19 Comments on “Financing Politics and Democracy: the ultimate one percent”

  1. Woman Voter says:

    The cartoons says it all DAK, BUT it could use a ‘Corporations Are People’ on the backside. Yup, I feel like the little people being crushed by the greed of the corporations, who have unregistered lobbyists running for president and calling poor children names.

    Why we Occupy, we can’t buy politicians, nor buy ad space, nor pay $$$ to lobbying firms or Newts who claim they are teaching history, nor buy campaigns, nor block honest candidates and so we Occupy to get our message out.

    • ralphb says:

      Yep. Thank goodness Rick Perry is too dumb to breathe on his own because Bob Perry is his biggest donor and Perry is the ultimate sellout. That’s the only reason I was afraid he would do well and he still might make some miracle comeback.

      • Woman Voter says:

        How Much Love Will Leadership PAC Contributions Buy in GOP Presidential Race?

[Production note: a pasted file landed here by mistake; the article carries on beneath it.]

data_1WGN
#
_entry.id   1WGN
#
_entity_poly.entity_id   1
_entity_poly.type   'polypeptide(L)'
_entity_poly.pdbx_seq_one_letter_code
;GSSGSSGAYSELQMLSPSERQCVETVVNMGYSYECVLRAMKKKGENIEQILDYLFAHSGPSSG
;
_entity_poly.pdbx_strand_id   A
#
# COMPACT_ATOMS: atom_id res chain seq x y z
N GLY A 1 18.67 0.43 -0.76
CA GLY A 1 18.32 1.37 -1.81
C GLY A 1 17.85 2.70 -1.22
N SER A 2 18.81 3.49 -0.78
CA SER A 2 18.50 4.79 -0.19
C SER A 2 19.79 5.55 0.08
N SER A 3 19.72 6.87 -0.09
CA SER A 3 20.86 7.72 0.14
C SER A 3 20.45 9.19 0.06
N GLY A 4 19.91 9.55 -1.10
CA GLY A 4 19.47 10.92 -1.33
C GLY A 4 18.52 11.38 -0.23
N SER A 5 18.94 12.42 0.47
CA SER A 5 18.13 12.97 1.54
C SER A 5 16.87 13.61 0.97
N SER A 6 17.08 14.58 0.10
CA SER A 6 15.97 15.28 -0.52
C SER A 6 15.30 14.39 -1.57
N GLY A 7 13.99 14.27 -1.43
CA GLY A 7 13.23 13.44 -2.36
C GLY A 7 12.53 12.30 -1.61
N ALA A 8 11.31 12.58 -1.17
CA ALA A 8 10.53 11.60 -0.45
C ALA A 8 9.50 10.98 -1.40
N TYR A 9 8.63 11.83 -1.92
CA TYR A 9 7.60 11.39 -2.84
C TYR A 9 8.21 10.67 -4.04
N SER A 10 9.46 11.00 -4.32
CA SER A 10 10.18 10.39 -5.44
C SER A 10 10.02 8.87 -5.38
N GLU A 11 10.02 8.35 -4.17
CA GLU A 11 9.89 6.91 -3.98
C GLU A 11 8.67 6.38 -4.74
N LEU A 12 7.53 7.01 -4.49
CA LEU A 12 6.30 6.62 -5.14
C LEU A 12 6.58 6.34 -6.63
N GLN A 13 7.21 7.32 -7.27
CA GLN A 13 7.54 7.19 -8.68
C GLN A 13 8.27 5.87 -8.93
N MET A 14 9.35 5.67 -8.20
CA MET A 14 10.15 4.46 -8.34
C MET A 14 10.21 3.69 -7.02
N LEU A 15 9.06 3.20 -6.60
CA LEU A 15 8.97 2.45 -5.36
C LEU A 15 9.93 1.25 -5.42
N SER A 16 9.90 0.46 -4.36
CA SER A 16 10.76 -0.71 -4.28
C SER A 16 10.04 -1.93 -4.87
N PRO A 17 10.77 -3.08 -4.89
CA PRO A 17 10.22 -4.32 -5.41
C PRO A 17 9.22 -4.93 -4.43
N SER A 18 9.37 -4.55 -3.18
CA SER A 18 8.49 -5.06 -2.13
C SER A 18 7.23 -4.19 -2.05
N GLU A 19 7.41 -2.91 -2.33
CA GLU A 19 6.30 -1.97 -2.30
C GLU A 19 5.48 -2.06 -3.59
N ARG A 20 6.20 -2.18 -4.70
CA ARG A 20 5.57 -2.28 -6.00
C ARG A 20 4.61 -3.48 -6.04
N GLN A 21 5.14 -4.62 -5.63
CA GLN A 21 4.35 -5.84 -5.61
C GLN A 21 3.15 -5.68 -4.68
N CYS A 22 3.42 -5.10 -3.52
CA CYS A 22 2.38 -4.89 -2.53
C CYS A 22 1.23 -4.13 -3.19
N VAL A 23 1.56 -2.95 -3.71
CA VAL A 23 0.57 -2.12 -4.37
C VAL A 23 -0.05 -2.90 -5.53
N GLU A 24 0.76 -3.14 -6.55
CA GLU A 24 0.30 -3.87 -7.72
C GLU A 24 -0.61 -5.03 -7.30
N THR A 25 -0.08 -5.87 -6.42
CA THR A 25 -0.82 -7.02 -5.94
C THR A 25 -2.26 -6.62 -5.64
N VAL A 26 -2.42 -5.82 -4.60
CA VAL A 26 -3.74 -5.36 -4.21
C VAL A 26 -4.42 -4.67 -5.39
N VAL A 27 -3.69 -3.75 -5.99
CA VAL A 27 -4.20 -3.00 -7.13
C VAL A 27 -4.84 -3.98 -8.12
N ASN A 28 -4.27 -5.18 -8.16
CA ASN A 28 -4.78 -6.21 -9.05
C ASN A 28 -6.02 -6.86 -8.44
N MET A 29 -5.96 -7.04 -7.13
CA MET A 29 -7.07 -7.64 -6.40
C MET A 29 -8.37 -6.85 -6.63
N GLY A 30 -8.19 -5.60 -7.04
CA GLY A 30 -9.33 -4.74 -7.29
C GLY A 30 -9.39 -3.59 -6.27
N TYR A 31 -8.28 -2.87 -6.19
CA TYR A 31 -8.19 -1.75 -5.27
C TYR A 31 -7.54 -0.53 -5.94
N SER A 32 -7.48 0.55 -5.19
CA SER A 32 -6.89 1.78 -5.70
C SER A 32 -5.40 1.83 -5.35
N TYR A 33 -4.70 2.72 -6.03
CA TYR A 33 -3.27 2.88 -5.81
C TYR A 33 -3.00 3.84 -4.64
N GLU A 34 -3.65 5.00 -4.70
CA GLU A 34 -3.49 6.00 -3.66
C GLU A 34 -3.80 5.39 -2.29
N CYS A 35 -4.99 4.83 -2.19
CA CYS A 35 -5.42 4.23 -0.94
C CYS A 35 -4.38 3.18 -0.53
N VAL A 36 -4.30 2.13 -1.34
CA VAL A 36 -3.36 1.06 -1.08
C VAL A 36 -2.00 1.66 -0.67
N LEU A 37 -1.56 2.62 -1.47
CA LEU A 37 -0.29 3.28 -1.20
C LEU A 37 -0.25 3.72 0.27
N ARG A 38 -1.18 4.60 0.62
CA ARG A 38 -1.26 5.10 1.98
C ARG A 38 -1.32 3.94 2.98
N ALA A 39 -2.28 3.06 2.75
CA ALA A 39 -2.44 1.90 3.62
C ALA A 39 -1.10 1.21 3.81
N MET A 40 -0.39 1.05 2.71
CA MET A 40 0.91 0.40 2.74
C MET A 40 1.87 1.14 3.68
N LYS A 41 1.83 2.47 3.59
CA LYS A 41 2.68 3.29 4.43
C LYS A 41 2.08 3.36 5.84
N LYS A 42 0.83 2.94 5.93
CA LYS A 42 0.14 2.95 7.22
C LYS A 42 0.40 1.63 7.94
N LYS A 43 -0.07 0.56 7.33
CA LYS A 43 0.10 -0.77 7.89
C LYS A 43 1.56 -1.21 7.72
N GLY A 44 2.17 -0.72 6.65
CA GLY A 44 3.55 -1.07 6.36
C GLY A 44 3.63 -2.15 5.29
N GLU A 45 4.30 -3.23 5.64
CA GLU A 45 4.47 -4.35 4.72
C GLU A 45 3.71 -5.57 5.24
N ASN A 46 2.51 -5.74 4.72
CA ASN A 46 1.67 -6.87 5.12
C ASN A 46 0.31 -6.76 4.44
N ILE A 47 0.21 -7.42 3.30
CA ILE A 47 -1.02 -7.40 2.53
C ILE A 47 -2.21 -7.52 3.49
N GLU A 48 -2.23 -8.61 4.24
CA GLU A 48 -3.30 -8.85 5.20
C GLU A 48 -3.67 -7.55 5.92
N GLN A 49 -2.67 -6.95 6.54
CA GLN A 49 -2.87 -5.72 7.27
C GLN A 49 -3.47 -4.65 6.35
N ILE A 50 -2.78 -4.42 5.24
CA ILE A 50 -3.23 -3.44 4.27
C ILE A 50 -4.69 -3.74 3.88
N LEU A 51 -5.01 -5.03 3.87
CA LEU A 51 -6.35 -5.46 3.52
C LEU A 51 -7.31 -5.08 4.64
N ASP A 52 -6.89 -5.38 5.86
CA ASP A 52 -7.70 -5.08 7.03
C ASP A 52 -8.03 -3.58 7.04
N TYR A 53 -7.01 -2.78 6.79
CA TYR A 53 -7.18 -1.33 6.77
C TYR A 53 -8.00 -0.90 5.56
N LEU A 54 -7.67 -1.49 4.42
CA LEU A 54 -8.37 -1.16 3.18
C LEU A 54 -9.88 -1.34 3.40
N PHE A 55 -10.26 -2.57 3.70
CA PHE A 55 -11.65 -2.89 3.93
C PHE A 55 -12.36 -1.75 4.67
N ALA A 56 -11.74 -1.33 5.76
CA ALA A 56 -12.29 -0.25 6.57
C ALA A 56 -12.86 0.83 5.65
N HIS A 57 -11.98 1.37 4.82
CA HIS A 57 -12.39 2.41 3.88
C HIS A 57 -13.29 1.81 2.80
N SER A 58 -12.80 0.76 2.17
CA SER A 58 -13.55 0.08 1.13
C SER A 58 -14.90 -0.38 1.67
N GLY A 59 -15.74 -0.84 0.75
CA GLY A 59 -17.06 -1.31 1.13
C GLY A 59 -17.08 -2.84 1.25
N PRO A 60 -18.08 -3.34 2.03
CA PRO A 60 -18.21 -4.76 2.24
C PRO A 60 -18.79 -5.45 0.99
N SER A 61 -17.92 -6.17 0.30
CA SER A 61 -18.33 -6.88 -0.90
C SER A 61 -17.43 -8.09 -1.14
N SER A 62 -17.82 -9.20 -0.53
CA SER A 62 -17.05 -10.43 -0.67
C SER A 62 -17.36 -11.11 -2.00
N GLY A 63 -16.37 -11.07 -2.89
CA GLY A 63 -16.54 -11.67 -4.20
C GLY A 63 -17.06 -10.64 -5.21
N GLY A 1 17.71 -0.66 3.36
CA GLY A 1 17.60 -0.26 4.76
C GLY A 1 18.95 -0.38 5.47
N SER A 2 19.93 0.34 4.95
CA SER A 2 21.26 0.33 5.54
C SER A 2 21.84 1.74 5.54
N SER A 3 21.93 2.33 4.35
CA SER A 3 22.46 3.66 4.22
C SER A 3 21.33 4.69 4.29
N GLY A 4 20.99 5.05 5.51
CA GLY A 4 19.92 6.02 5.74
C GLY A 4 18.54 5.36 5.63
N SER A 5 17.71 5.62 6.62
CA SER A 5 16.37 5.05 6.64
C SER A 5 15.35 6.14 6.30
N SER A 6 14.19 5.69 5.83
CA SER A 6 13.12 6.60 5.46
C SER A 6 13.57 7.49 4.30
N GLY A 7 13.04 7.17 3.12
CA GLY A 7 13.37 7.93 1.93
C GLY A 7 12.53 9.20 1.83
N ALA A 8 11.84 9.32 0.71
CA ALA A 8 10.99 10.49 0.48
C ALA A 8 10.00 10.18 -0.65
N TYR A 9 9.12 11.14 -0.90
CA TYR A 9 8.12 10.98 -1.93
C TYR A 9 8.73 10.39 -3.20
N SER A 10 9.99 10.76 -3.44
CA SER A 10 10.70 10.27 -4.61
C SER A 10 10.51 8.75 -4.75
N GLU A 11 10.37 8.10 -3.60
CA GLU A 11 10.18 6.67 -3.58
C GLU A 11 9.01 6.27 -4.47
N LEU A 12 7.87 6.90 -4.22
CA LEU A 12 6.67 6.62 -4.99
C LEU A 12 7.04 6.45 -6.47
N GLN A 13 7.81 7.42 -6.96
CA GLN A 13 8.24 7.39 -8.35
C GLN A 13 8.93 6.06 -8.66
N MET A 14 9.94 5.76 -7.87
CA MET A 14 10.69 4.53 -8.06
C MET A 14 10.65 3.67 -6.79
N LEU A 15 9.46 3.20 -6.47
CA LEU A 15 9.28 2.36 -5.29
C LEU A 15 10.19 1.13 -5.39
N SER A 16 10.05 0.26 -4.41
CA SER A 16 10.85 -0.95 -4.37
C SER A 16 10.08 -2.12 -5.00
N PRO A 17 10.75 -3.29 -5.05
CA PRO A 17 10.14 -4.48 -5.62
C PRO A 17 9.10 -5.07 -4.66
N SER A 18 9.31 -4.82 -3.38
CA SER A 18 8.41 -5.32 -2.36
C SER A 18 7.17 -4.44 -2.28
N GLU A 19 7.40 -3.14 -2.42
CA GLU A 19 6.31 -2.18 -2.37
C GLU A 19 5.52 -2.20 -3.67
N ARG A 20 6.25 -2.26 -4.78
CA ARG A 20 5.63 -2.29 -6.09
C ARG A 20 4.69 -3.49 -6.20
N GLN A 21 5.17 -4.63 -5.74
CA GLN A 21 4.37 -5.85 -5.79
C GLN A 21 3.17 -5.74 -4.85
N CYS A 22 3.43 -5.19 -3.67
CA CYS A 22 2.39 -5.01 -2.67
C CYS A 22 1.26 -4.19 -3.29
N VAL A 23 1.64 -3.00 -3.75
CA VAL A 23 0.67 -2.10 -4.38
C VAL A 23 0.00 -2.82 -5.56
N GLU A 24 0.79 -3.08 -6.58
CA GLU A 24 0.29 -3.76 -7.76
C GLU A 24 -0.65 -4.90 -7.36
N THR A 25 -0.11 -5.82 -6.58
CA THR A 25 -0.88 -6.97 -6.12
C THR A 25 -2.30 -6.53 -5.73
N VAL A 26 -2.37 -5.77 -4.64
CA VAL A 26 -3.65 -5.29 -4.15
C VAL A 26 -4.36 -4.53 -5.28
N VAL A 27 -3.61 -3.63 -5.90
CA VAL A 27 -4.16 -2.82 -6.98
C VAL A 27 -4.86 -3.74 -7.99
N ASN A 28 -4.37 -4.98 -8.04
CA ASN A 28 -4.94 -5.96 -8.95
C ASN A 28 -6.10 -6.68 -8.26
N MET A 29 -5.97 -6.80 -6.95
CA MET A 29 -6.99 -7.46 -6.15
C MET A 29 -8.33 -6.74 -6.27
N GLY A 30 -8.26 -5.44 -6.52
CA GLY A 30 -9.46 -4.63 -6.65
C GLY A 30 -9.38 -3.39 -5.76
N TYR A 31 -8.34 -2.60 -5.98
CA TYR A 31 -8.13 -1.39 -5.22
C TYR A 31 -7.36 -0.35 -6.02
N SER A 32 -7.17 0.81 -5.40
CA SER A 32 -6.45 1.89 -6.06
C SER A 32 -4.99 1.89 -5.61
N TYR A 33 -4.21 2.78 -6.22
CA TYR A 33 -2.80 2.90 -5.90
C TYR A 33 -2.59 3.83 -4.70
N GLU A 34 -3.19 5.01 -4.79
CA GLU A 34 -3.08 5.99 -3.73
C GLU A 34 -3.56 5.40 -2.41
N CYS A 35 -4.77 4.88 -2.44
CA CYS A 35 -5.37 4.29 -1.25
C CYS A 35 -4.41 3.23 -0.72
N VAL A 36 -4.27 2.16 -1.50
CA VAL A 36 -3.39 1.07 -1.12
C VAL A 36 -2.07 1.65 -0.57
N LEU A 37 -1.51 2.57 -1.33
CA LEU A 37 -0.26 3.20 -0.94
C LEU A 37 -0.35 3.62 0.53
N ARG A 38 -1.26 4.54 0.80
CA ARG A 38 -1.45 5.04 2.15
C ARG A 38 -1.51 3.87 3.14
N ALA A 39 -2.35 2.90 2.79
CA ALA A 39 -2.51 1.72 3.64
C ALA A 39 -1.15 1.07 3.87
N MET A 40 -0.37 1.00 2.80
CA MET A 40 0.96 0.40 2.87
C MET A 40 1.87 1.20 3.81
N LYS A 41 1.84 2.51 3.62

Three weeks out from the first-in-the-nation Iowa caucuses, 51 sitting members of Congress have endorsed GOP presidential hopeful Mitt Romney — 45 of whom received campaign donations from Romney in earlier years, according to research by the Center for Responsive Politics.

        Collectively, these lawmakers have received $163,620 from Romney’s leadership PACs since the 2004 election — or about $3,636 per person, the Center’s research shows.

        Read more:

      • Woman Voter says:

        Rick Perry is scary, considering what his Texas did to the protestors at Occupy Houston yesterday :

        Note that RED Tents are used for hazard material cleanups…so what happened under that tent? What is next seccret tent camps for dissent? Scary…

      • ralphb says:

        What’s going on at Occupy Houston is depressing mainly because the Mayor is an openly gay woman Democrat. Not sure what to make of that.

        • dakinikat says:

          Probably pressure from the business community and law enforcement. That is what’s happening here. I knew the minute we had a major tourist even–like a bowl game or mardi gras–that our mayor who even went down there and was all smiles for a while would eventually herd them up and move them out. THe occupy people here are actually watching over about 50 homeless people too. They have to clean up after them and feed them so NOLA hates that when there’s tourists around. The always round the homeless people up and hide them during tourist times.